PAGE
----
After a great day of training with Stacy Smith from AFAA, Kelle Yokeley (Owner of Yoga Mindset) and I lead a workshop from 1pm-5pm yesterday. The workshop focused on helping these fantastic yogis become a little more prepared for leading a class by practicing sequence que-ing, common verbal, proximity and hands-on adjustments, along with building a positive and safe environment for their students. It was truly a wonderful afternoon :). I was honored to teach the Master Class to start the workshop. I was drawn to a meditation regarding worry and support. I do my best to enter each class with the mindset that I will support my students. Kelle and I provided that support to these four awesome yogis and I can’t wait to see them extend it to others! You can find that meditation below. Feel free to leave your thoughts below. Thanks for reading!
Violence to Others
“We can’t save people, or fix them. All we can do is model, and that points the finger back at us.”
When we try to take someone out of their challenge or suffering, we take them out of the environment that offers them a rich learning experience. We are in a sense, cutting them off from the power of growing stronger, more competent, and more compassionate.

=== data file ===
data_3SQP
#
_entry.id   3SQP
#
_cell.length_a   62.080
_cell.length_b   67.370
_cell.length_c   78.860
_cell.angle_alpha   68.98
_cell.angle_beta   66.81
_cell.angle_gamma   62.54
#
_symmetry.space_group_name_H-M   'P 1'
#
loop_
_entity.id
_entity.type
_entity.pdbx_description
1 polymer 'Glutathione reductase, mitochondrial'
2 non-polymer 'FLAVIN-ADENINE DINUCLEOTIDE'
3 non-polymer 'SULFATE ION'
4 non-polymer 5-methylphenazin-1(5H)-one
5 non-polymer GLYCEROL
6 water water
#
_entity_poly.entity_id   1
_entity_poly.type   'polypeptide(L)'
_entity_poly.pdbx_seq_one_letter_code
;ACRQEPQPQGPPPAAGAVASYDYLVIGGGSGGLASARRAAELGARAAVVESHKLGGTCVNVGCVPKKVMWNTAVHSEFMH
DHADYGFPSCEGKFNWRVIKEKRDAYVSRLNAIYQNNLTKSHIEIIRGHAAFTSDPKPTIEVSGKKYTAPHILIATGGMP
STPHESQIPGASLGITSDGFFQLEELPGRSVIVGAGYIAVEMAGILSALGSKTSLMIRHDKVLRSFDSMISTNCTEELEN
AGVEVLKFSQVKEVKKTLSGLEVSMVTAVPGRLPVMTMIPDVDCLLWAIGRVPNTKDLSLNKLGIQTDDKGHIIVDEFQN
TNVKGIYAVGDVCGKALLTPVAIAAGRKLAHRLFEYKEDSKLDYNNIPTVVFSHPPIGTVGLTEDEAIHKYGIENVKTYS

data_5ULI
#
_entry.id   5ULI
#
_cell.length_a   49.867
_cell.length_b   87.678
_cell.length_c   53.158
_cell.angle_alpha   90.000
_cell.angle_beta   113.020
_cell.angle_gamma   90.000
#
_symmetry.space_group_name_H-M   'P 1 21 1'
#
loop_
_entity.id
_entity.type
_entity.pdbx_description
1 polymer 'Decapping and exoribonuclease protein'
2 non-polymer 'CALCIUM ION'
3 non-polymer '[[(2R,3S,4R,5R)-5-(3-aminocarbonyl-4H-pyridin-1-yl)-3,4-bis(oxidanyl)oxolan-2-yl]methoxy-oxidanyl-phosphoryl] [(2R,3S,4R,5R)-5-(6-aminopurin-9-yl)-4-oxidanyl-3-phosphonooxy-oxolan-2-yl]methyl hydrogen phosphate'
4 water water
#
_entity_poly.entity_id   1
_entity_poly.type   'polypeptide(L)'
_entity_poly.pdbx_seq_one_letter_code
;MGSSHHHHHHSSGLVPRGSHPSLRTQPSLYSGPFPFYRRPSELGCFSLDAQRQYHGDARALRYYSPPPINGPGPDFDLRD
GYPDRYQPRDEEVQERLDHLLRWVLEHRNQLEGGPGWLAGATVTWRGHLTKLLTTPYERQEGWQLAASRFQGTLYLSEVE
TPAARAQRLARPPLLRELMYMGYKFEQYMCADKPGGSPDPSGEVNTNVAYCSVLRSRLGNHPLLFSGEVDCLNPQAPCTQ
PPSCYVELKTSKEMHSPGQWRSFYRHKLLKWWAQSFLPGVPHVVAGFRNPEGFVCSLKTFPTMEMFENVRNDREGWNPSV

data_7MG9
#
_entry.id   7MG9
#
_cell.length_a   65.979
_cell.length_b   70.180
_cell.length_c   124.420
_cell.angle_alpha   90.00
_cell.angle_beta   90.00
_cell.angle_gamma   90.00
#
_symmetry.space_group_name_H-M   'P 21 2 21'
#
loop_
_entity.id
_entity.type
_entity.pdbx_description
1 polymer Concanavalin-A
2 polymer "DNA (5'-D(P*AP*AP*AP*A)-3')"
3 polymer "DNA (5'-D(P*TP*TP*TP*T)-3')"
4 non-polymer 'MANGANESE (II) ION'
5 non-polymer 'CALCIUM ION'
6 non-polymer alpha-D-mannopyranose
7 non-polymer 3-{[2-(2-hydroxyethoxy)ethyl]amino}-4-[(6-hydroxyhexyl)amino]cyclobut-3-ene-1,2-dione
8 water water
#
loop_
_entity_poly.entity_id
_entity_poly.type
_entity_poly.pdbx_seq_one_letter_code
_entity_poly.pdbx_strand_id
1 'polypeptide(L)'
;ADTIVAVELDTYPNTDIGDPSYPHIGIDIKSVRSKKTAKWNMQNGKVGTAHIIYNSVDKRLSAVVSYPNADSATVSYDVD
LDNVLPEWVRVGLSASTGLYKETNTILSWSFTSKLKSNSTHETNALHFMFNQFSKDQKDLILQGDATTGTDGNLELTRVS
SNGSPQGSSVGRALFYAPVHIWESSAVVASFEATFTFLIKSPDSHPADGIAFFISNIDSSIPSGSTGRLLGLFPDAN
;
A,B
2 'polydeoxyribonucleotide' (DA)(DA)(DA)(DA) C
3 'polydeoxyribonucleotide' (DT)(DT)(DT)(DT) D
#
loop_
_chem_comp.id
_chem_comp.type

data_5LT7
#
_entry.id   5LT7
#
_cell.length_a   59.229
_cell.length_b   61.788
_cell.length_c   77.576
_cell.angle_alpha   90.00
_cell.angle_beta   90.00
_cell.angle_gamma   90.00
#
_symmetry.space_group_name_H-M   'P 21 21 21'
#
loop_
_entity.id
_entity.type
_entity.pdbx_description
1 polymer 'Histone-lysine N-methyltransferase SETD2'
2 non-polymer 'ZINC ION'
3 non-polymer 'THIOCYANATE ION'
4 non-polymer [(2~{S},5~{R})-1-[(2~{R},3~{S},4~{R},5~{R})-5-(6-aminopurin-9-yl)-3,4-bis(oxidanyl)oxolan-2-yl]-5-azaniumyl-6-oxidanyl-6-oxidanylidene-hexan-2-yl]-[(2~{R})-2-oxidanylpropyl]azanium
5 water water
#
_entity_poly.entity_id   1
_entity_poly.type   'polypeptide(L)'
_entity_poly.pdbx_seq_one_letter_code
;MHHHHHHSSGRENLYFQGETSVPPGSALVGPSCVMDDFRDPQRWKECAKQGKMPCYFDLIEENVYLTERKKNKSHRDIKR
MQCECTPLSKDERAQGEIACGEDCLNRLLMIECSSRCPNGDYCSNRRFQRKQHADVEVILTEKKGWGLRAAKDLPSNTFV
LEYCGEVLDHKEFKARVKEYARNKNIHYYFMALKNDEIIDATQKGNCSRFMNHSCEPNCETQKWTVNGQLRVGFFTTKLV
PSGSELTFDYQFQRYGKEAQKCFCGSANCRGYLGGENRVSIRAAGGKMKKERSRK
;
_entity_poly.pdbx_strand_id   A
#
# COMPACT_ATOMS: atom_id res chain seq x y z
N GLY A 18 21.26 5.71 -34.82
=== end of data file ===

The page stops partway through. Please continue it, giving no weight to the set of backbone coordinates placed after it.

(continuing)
We need to trust suffering and trust challenges and trust mistakes; they are what refine us when we don’t run from them. There is nothing to fix or save in another; there is only the gift of listening. People need a safe place to “hear themselves.”
Worry is another way violence gets masked as caring. Worry is a lack of faith in the other and cannot exist simultaneously with love. Worry says I don’t trust you to do your life right. Worry comes from a place of arrogance that I know better what should be happening in your life.
Whereas support meets the other person on equal playing ground with equal ability and is able to sit with more awe and respect than answers.
When we can truly love and accept all of our self, compassion begins to blossom in our hearts, and we begin to see others with different eyes.
Book – “The Yamas and Niyamas” by Deborah Adele